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Jahren transcends both memoir and science writing in this literary fusion of both genres.

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    Best Books Of 2016

  • New York Times Bestseller

  • National Book Critics Circle Winner

LAB GIRL

Award-winning scientist Jahren (Geology and Geophysics/Univ. of Hawaii) delivers a personal memoir and a paean to the natural world.

The author’s father was a physics and earth science teacher who encouraged her play in the laboratory, and her mother was a student of English literature who nurtured her love of reading. Both of these early influences engrossingly combine in this adroit story of a dedication to science. Jahren’s journey from struggling student to struggling scientist has the narrative tension of a novel and characters she imbues with real depth. The heroes in this tale are the plants that the author studies, and throughout, she employs her facility with words to engage her readers. We learn much along the way—e.g., how the willow tree clones itself, the courage of a seed’s first root, the symbiotic relationship between trees and fungi, and the airborne signals used by trees in their ongoing war against insects. Trees are of key interest to Jahren, and at times she waxes poetic: “Each beginning is the end of a waiting. We are each given exactly one chance to be. Each of us is both impossible and inevitable. Every replete tree was first a seed that waited.” The author draws many parallels between her subjects and herself. This is her story, after all, and we are engaged beyond expectation as she relates her struggle in building and running laboratory after laboratory at the universities that have employed her. Present throughout is her lab partner, a disaffected genius named Bill, whom she recruited when she was a graduate student at Berkeley and with whom she’s worked ever since. The author’s tenacity, hope, and gratitude are all evident as she and Bill chase the sweetness of discovery in the face of the harsh economic realities of the research scientist.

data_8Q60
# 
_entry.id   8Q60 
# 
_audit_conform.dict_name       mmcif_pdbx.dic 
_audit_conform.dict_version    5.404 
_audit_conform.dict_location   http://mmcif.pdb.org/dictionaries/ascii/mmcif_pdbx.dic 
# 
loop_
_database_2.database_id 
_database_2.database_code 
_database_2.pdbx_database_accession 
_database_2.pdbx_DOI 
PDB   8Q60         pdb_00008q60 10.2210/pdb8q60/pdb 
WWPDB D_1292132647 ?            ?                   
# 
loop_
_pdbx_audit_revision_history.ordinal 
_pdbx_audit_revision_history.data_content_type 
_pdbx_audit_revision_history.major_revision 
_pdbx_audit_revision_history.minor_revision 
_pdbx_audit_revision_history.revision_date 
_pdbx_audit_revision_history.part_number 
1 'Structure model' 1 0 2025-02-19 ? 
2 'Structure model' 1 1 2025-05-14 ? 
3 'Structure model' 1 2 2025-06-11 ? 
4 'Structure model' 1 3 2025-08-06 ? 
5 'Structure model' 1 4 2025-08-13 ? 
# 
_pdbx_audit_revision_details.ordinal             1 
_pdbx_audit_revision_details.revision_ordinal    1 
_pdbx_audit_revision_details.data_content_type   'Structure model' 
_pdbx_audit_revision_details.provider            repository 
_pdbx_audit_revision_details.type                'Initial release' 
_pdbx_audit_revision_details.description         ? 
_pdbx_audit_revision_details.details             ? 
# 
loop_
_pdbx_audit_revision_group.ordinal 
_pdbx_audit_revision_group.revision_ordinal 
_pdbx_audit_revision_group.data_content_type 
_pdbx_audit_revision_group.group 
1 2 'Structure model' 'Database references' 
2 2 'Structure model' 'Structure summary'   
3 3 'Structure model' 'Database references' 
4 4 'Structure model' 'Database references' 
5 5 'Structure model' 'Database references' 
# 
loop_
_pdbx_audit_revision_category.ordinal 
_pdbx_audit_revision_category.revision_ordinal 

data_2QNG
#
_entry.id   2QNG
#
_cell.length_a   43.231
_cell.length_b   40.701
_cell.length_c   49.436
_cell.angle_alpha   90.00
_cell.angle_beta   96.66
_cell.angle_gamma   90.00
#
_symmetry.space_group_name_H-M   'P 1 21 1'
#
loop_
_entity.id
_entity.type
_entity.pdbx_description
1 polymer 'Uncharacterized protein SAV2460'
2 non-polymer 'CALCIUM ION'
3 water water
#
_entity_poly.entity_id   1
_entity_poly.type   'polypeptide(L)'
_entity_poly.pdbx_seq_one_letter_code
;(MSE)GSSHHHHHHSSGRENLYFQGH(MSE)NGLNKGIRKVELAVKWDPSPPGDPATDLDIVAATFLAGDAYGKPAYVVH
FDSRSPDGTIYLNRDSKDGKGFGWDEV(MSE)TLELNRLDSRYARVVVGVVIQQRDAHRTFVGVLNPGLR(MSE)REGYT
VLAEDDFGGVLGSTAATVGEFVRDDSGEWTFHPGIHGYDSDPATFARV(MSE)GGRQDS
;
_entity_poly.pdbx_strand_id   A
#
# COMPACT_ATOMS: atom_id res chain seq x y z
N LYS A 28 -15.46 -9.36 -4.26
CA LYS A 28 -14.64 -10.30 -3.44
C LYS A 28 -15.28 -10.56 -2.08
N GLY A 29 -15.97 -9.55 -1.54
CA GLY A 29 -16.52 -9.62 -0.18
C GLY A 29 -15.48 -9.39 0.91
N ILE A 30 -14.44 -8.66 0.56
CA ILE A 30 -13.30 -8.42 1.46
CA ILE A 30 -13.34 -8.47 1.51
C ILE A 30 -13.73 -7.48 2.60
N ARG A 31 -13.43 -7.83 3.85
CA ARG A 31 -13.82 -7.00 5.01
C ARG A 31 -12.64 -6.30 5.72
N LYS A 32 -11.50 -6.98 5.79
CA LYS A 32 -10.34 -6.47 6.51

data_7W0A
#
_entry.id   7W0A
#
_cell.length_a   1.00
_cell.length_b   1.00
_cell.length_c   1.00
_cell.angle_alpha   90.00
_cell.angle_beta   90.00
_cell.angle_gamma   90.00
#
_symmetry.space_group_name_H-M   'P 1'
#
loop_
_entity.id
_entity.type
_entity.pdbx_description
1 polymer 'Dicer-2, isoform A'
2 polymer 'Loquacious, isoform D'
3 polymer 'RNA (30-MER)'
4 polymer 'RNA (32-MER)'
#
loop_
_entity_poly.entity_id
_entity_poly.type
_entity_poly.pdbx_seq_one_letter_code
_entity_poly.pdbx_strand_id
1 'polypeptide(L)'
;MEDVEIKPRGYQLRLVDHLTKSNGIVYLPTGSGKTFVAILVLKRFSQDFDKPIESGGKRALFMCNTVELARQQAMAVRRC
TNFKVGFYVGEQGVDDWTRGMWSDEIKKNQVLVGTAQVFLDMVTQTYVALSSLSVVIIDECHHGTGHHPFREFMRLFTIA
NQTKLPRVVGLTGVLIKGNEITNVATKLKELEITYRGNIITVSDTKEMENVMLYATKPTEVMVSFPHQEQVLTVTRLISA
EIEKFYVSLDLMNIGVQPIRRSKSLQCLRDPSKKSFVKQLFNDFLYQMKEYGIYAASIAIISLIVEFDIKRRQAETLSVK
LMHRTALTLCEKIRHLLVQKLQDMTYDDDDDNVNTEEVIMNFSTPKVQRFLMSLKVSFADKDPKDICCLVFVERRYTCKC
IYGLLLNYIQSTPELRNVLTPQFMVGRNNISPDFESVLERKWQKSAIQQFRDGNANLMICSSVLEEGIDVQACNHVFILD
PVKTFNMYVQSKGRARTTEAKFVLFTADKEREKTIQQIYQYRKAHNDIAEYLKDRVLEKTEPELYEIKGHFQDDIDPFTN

Jahren transcends both memoir and science writing in this literary fusion of both genres.

Pub Date: April 5, 2016

ISBN: 978-1-101-87493-6

Page Count: 336

Publisher: Knopf

Review Posted Online: Jan. 5, 2016

Kirkus Reviews Issue: Jan. 15, 2016